Presented By O’Reilly and Intel Nervana
Put AI to work
September 17-18, 2017: Training
September 18-20, 2017: Tutorials & Conference
San Francisco, CA

Building reinforcement learning applications with Ray

Ion Stoica (UC Berkeley), Robert Nishihara (UC Berkeley), Philipp Moritz (UC Berkeley)
1:30pm–5:00pm Monday, September 18, 2017
Implementing AI
Location: Imperial A Level: Intermediate
Secondary topics:  Algorithms, Open source, Transportation and autonomous vehicles
Average rating: ****.
(4.57, 7 ratings)

Prerequisite Knowledge

  • Familiarity with Python programming, basic machine learning concepts, and reinforcement learning

Materials or downloads needed in advance

  • A laptop

What you'll learn

  • Learn how to develop simple RL applications at scale with Ray and manage Ray on clusters

Description

Reinforcement learning (RL) is emerging as a promising approach to intelligently interact with continuously changing physical or virtual environments. Advances in RL research have already shown remarkable results, such as Google’s AlphaGo beating the Go world champion, and are finding their way into self-driving cars, unmanned aerial vehicles, and surgical robotics. Not surprisingly, many see RL growing rapidly into a potentially dominant area in ML over the next decade. However, the applications of RL pose a new set of requirements, the combination of which creates a challenge for existing distributed execution frameworks: computation with millisecond latency at high throughput, adaptive construction of arbitrary task graphs, and execution of heterogeneous kernels over diverse sets of resources.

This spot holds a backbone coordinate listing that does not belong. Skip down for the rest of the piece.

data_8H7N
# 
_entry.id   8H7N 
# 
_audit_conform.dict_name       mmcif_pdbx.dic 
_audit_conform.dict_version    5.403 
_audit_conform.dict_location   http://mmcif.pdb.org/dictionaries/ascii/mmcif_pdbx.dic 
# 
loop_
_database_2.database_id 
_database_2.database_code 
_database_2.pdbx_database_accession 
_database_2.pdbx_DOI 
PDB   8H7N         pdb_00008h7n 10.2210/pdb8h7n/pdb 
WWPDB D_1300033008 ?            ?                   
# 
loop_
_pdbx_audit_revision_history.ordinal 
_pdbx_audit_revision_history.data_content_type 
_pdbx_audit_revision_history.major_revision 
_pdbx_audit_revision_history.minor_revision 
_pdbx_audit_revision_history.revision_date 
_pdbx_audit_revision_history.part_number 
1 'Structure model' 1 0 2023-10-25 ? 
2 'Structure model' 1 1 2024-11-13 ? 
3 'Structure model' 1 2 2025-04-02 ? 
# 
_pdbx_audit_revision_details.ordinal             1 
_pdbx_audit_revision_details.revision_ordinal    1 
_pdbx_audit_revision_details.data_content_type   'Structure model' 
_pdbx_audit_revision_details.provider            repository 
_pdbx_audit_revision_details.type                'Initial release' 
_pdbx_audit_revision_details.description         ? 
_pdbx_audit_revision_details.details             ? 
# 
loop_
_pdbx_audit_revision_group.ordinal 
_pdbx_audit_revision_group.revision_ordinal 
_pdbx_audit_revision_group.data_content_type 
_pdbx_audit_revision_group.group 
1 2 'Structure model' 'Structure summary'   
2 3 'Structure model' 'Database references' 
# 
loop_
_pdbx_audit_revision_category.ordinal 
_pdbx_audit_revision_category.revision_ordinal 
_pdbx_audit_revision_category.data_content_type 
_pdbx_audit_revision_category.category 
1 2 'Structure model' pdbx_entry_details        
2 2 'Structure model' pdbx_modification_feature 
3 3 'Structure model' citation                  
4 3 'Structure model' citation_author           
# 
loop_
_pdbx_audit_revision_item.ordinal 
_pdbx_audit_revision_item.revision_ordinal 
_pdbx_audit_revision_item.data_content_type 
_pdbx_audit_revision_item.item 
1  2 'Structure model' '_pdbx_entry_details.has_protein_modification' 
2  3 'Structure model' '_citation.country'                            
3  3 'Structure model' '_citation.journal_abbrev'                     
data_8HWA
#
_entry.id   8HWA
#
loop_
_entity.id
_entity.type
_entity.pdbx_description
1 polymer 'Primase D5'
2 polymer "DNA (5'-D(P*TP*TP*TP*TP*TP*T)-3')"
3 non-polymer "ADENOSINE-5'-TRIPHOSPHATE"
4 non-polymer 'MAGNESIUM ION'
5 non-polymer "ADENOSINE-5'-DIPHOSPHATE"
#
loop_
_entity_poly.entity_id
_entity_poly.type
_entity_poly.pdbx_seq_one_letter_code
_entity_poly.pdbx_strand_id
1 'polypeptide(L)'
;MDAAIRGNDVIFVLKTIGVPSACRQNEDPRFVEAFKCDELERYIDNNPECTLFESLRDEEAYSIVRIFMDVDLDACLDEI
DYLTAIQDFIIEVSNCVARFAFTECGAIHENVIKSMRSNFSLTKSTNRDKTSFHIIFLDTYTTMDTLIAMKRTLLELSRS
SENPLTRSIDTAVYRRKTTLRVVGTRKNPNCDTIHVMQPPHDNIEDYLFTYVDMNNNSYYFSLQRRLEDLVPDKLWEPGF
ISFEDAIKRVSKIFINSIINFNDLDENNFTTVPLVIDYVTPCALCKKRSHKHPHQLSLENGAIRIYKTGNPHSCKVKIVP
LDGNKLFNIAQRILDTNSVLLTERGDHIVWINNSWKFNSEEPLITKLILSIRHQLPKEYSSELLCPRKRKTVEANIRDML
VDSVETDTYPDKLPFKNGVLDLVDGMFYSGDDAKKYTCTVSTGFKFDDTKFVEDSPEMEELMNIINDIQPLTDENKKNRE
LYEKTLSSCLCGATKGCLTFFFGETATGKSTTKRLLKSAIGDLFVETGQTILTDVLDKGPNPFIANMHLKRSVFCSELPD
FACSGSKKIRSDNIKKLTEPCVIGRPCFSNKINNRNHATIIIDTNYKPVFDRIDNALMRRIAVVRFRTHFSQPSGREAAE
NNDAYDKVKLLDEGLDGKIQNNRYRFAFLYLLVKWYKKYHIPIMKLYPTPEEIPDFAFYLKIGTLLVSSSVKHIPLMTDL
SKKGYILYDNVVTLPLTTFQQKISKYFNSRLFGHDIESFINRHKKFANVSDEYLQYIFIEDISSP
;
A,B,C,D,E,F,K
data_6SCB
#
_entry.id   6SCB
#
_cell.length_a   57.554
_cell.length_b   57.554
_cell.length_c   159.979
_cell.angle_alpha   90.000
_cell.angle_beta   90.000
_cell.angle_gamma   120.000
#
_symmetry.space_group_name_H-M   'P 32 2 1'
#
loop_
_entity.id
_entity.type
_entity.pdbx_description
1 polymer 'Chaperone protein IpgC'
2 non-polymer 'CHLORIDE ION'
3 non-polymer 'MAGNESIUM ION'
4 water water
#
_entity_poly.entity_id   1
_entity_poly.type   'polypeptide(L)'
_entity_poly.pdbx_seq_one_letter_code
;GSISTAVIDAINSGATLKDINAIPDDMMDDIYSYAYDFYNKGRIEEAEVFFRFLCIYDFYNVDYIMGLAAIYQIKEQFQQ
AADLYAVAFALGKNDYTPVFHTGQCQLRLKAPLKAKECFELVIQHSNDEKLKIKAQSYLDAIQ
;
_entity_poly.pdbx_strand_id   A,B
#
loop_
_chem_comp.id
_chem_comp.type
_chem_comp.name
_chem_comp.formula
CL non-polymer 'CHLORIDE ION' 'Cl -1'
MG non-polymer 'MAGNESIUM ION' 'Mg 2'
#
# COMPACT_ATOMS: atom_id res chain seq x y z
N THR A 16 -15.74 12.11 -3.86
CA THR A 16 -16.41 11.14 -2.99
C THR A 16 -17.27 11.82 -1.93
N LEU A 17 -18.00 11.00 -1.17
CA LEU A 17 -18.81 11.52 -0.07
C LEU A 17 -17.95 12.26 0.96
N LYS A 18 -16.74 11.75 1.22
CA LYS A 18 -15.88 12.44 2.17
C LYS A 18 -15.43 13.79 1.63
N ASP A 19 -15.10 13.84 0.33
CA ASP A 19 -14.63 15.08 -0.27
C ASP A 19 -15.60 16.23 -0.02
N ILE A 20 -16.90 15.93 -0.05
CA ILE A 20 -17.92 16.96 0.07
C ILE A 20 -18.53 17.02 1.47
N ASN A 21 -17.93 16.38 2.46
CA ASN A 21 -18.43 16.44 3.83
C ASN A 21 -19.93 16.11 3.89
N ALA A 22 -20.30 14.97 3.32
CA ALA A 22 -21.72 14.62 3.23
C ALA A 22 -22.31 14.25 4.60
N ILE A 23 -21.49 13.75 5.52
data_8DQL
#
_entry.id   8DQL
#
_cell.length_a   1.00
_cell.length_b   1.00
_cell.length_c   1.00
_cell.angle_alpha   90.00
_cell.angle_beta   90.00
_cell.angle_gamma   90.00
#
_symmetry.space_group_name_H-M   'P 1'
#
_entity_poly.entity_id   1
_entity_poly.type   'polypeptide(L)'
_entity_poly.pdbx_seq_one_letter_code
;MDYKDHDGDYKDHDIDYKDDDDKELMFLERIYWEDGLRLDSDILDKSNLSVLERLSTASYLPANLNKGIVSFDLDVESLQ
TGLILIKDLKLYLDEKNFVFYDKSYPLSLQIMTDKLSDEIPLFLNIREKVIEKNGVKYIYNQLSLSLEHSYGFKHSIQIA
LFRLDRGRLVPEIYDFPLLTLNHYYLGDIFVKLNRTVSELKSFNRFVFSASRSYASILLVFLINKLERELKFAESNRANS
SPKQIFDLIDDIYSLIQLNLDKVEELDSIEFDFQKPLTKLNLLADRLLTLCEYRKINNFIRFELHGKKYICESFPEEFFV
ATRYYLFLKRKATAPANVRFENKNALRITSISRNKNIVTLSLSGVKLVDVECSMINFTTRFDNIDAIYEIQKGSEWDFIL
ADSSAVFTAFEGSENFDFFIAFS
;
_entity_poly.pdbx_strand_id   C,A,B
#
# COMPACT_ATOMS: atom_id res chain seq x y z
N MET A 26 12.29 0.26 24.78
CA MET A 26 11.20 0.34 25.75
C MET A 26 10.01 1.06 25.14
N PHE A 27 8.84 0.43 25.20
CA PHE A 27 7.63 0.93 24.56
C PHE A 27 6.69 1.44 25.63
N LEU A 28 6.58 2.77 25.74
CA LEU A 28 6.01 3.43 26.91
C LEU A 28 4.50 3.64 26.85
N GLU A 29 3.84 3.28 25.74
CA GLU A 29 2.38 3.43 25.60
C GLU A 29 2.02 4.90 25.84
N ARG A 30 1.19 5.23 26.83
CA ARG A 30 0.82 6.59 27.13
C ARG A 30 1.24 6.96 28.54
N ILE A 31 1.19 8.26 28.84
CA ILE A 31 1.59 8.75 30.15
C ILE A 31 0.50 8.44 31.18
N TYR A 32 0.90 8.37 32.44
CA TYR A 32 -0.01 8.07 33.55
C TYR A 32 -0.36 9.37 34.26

Ion Stoica, Robert Nishihara, and Philipp Moritz lead a deep dive into Ray, a new distributed execution framework for reinforcement learning applications developed by machine learning and systems researchers at UC Berkeley’s RISELab, walking you through Ray’s API and system architecture and sharing application examples, including several state-of-the art RL algorithms.

Photo of Ion Stoica

Ion Stoica

UC Berkeley

Ion Stoica is a professor in the EECS Department at the University of California, Berkeley, where he does research on cloud computing and networked computer systems. Ion’s previous work includes dynamic packet state, chord DHT, internet indirection infrastructure (i3), declarative networks, and large-scale systems, including Apache Spark, Apache Mesos, and Alluxio. He is the cofounder of Databricks—a startup to commercialize Apache Spark—and Conviva—a startup to commercialize technologies for large-scale video distribution. Ion is an ACM fellow and has received numerous awards, including inclusion in the SIGOPS Hall of Fame (2015), the SIGCOMM Test of Time Award (2011), and the ACM doctoral dissertation award (2001).

Photo of Robert Nishihara

Robert Nishihara

UC Berkeley

Robert Nishihara is a fourth-year PhD student working in the UC Berkeley RISELab with Michael Jordan. He works on machine learning, optimization, and artificial intelligence.

Photo of Philipp Moritz

Philipp Moritz

UC Berkeley

Philipp Moritz is a PhD candidate in EECS at UC Berkeley, with broad interests in artificial intelligence, machine learning, and distributed systems. He is a member of the Statistical AI Lab and the RISELab.

Comments on this page are now closed.

Comments

Tom Duffy | SILICON ENGINEERING MANAGER
09/29/2017 2:56pm PDT

Thanks!

Picture of Robert Nishihara
Robert Nishihara | GRADUATE STUDENT
09/29/2017 2:42pm PDT

You can find most of the material at https://github.com/ray-project/tutorial.

Tom Duffy | SILICON ENGINEERING MANAGER
09/29/2017 2:39pm PDT

Can I download the training material from this class? The notebooks.